As for the galleries, most of them have nice booths of intelligent, if polite work, though there's little that would stop you in your tracks. And sales are certainly happening – it's notoriously hard to get galleries to say much on record, but many of those I speak to who have strong work appear to have sold about half of their booth by the early afternoon on the first day. It's young New York gallery Canal 47's first fair, and their set of seductive photographic digital collages by Michele Abeles is all but sold out. The more established Miguel Abreu tell me they have sold several of their gorgeously pale, luminous printed canvases by Scott Lyall, and London's Seventeen have sold all of their works by Oliver Laric.

Clouding the event is the fact that the fair takes place only a couple of days after the May Day protests, which saw the Occupy movement staging marches across the city, providing a sharp contrast to the privileged collectors who populate the fair and purchase artwork. Occupy Museums, a subgroup of the movement, are protesting against Frieze, believing that it represents a system of art for the 1%, and are standing outside the tent. They are accompanied by representatives of the unions, angered that the organisers did not use union workers for the fair's setup. Their inflatable rats and honking horns accompanied the fair's setup, but were later drowned out by the noise inside.

It throws into relief the fact that Frieze, first set up as a mould-breaking magazine in 1991, has become a particular part of the establishment. Though its first fair was only in 2003, London has quickly become used to Frieze Art Fair, and the circus of money, celebrity and sensation that accompanies the art on show. Museums, galleries and institutions, capitalising on the fact that the world's wealthiest patrons and most powerful individuals visit during this week, fell quickly into line, programming their biggest, flashiest shows for October, and scheduling openings and parties around the fair. So much so that it is now referred to as "Frieze Week". It looks as though something similar will happen here.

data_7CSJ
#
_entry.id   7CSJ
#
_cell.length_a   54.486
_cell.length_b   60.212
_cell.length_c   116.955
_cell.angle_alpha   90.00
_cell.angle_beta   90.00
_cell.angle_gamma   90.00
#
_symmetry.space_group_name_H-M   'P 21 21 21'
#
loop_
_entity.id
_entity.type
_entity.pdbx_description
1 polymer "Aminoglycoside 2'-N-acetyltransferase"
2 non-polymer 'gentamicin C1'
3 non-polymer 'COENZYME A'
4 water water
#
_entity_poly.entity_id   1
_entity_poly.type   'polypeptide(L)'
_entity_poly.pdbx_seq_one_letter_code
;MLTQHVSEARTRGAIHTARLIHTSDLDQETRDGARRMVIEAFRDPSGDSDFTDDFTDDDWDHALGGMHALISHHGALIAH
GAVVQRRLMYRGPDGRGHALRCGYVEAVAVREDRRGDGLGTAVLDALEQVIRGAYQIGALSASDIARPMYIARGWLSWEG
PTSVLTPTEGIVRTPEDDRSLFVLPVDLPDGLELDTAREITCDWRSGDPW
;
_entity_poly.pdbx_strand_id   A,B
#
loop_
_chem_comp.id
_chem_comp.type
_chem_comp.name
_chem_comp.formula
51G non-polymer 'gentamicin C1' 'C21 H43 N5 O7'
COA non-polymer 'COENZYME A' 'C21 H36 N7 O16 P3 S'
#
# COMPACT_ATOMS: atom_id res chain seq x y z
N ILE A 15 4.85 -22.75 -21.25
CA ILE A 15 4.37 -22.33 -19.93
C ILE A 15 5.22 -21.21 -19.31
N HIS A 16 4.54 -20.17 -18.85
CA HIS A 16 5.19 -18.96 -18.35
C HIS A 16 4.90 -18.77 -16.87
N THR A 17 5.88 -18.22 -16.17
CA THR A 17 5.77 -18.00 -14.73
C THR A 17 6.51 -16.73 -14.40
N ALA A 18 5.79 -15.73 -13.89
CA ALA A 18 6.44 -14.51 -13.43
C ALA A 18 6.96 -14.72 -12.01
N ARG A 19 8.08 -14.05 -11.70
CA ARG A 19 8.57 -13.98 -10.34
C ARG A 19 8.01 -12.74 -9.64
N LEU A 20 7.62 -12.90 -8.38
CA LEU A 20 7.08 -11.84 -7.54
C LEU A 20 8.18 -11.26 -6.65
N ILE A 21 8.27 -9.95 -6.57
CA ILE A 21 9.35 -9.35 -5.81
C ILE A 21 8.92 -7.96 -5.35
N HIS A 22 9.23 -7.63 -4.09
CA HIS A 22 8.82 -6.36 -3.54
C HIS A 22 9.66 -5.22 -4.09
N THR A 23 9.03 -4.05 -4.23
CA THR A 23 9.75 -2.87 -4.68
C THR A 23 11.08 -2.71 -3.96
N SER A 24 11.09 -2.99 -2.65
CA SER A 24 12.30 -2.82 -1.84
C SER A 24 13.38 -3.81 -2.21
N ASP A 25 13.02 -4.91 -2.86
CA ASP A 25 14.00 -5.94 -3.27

The rampant commercialism and speculation, and the glittery, bauble-like art that can serve such enterprises is problematic, though it's also fair to say that this is a structural problem. Many galleries, facing high rent prices for small spaces in their home cities rely on the art-fair economy to sell their artists' work and thus support the artists themselves. Start-up galleries often operate out of offices, homes and very small spaces, and sell much of their work at fairs.

The impact that Frieze had on London as an art capital cannot be denied – it wouldn't be what it is without it. New York didn't need a Frieze, really – it already has several art fairs, a strong art scene and market, and some of the world's best institutions, but according to the fair's organisers, New York galleries wanted Frieze to come. And there's certainly a portion of the city that seems to have got right behind it. If a new era is on the horizon, heralded by artists, Occupy, or anyone else, then it's not here yet.

Comments